The same Tannoy was formerly the source of boundless joy to the fans. Seventy-five mnutes before each game, O'Neill goes onto the pitch and "Cougarmania" begins. "For all those new to Cougar Park," he says. "if you look up into those hills there at four o'clock, all the cougars come out and you can see their eyes gleaming. It's a wonderful sight, never seen before in rugby league."

Indeed, little in Keighley has previously been witnessed in rugby league. On matchdays, Cougar Park is something of a radio road-show: the crowd has its favourite song -"Lilly the Pink" - which they know so well because every time Nick Pinkney, the leading try-scorer, gets a try, O'Neill gives them a blast of it. In fact every player has their own signature tune on a soundtrack which ranges from "Simple Simon" (Simon Irving) to Lonnie Donegan's "My Dixie Darling" (Keith Dixon). Irving's wife was unhappy about "Simple Simon" and complained. Now, when Irving scores, O'Neill shouts "super" over the irksome "simple".

"It's daft, me and Mick are both half-wits," Smith says, laughing at the schemes with which they have sold the Cougars to the town. They have organised Cougar country and western nights, a Cougar opera, even "Cougarcopters" to fly fans to away games.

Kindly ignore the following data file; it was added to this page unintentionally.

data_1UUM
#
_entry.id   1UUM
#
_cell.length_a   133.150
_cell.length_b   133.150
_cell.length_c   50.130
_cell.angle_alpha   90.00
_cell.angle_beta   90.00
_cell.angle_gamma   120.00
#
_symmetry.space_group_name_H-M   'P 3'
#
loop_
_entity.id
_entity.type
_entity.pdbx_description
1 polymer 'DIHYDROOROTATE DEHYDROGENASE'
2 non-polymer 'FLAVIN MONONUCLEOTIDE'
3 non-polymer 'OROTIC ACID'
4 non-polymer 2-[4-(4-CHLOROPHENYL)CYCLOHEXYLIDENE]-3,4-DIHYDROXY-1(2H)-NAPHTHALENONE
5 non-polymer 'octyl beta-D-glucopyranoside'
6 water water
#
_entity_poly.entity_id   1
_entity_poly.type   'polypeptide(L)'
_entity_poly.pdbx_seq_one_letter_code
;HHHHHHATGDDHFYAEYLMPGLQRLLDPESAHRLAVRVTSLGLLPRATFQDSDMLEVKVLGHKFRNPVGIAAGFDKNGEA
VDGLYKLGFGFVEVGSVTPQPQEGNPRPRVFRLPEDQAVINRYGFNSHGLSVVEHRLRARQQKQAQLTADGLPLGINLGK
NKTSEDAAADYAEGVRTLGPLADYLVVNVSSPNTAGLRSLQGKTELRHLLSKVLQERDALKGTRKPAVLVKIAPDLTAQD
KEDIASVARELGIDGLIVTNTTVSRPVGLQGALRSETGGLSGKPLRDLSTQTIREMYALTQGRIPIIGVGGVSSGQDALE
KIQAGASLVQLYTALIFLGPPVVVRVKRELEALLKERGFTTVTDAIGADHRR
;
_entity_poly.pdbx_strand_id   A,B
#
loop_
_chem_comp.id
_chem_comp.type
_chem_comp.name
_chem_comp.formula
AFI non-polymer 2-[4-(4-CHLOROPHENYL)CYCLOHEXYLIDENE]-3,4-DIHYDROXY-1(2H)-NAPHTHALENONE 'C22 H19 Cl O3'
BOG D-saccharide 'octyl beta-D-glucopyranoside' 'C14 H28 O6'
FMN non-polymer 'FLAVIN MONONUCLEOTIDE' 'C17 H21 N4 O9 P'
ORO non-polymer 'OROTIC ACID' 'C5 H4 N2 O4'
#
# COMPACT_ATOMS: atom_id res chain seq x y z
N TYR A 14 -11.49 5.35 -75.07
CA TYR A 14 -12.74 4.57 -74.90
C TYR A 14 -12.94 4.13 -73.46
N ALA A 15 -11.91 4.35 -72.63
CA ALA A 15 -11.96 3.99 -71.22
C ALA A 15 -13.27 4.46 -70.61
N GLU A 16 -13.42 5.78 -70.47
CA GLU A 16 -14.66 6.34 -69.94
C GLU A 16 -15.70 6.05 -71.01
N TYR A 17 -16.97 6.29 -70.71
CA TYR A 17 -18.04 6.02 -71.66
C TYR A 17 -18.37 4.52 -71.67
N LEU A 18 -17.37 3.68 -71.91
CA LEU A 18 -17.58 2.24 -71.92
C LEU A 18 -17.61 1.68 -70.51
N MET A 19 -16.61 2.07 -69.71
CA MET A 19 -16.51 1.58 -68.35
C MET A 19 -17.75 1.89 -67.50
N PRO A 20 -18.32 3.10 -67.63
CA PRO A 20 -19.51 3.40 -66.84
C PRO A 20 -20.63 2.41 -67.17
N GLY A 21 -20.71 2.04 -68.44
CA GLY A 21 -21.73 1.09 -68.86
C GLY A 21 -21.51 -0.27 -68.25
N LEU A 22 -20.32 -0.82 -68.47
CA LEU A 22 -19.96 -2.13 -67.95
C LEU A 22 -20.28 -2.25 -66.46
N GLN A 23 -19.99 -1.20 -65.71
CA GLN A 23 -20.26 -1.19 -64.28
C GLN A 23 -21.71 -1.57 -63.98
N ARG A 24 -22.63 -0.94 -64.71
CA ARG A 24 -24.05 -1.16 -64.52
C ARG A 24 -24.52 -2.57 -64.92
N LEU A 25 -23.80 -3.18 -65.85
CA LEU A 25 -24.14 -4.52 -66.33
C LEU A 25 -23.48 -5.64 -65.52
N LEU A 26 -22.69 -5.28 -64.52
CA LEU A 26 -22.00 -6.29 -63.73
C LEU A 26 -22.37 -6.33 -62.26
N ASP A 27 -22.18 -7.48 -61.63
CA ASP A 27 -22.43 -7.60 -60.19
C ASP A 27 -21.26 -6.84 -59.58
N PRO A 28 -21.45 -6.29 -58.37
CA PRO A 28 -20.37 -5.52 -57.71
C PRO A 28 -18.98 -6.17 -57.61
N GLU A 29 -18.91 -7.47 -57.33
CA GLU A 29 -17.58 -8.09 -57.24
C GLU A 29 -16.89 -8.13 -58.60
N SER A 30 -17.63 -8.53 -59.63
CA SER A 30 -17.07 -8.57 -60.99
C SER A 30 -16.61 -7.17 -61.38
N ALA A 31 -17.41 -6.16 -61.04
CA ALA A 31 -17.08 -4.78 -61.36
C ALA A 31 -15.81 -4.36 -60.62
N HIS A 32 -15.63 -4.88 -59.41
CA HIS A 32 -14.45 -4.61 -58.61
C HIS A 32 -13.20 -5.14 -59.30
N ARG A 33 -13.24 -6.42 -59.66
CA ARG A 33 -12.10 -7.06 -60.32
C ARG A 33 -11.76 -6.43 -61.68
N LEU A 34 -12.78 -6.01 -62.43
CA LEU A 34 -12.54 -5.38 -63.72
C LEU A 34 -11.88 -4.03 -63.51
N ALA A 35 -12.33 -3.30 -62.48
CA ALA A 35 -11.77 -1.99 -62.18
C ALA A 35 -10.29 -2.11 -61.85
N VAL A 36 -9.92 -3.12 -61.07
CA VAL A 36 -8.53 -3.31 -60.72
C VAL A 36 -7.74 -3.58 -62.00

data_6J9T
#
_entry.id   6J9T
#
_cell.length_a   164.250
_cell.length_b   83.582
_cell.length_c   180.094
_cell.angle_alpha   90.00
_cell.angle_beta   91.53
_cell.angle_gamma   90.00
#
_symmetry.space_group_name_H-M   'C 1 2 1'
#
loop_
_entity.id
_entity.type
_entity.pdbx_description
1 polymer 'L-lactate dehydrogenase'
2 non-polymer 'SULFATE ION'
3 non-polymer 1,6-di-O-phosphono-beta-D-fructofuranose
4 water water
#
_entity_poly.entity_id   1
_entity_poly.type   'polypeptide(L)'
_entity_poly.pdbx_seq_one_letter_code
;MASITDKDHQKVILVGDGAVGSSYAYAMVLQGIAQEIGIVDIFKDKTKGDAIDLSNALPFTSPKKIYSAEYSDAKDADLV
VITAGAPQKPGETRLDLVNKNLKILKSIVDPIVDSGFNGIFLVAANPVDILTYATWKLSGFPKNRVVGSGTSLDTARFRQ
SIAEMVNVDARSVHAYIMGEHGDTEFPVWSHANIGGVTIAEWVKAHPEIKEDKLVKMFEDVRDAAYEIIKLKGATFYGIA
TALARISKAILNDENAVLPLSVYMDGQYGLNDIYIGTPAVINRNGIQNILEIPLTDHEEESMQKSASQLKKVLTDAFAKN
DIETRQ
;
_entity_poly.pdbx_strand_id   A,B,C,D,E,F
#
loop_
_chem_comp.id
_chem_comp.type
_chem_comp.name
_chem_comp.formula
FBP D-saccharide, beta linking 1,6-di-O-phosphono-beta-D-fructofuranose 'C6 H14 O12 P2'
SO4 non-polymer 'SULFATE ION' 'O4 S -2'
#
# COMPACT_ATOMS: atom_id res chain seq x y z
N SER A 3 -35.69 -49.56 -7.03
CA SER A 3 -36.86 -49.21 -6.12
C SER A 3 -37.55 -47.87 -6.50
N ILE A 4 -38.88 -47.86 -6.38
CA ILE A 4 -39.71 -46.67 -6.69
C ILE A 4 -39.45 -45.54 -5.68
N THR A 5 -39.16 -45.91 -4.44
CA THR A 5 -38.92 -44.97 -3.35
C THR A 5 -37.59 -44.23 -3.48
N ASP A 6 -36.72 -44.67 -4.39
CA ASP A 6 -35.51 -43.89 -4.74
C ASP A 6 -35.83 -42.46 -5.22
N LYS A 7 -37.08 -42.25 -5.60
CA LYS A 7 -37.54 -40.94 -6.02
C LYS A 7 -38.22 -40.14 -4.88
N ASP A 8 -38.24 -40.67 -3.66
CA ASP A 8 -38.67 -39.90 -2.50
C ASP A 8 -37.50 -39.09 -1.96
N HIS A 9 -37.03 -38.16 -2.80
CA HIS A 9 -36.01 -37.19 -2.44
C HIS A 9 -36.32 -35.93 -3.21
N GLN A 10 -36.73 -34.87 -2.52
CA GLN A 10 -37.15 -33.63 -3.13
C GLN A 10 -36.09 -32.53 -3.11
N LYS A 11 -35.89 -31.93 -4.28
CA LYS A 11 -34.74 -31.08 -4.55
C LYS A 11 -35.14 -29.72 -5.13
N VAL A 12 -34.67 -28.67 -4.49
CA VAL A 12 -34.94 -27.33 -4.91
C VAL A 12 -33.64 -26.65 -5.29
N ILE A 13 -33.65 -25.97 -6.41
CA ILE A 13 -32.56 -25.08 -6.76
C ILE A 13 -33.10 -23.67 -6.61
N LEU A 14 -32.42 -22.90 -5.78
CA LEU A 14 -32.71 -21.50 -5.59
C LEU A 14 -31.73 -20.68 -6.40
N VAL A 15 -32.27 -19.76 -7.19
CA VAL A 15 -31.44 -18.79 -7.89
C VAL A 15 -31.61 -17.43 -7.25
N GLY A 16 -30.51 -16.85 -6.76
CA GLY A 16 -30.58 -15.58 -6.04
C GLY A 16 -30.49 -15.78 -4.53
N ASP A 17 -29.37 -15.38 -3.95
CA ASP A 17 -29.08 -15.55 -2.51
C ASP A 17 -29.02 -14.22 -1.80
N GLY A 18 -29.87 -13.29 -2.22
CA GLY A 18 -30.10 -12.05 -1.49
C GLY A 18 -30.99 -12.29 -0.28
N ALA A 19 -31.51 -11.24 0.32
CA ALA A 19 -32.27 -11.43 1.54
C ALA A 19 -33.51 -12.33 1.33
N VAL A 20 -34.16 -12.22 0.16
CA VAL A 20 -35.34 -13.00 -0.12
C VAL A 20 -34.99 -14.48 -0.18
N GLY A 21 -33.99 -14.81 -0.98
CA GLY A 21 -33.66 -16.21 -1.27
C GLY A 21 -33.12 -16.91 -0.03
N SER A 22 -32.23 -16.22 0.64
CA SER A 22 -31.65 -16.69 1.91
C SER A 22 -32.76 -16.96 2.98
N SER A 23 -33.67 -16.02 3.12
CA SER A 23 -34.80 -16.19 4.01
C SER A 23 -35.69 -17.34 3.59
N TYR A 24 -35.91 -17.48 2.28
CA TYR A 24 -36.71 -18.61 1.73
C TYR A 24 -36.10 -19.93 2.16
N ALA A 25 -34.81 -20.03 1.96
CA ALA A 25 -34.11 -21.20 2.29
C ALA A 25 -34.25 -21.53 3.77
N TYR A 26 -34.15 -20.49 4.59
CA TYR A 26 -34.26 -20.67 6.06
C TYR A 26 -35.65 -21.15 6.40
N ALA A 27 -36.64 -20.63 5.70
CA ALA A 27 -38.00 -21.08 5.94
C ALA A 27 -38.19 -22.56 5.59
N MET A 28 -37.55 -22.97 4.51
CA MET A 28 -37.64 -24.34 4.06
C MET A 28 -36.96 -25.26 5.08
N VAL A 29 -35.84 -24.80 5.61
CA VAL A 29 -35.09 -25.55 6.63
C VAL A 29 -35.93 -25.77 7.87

There is method in their madness, though, as you might expect from a pair who have seen crowds swell in their four years in charge while the team has risen from the Third Division to the brink of the First. They talk a lot about "Cougarising" - converting - the town, and the day they entertained 1,000 local women with wine, a fashion show and free tickets to a game, they see as their best piece of Cougarisation. "Once you've got the women, you've got the whole family," said Smith.

Other clubs have tried to emulate the Cougars, "but they've not had the courage to go for it," said Smith. When the chairman of Batley asked for some guidance, O'Neill told him to call the club the Batley Batmen and to play the Batman theme tune at games while the "Batmen" would enter dressed in masks and capes. "He thought I was bonkers," said O'Neill. "They still only get 700 to their games."

For the opposition, the soundtrack is not easy to handle. "It's very irritating," said Tony Barrow, Swinton's coach. "It's not in the spirit of the game, and most Second Division clubs think the same."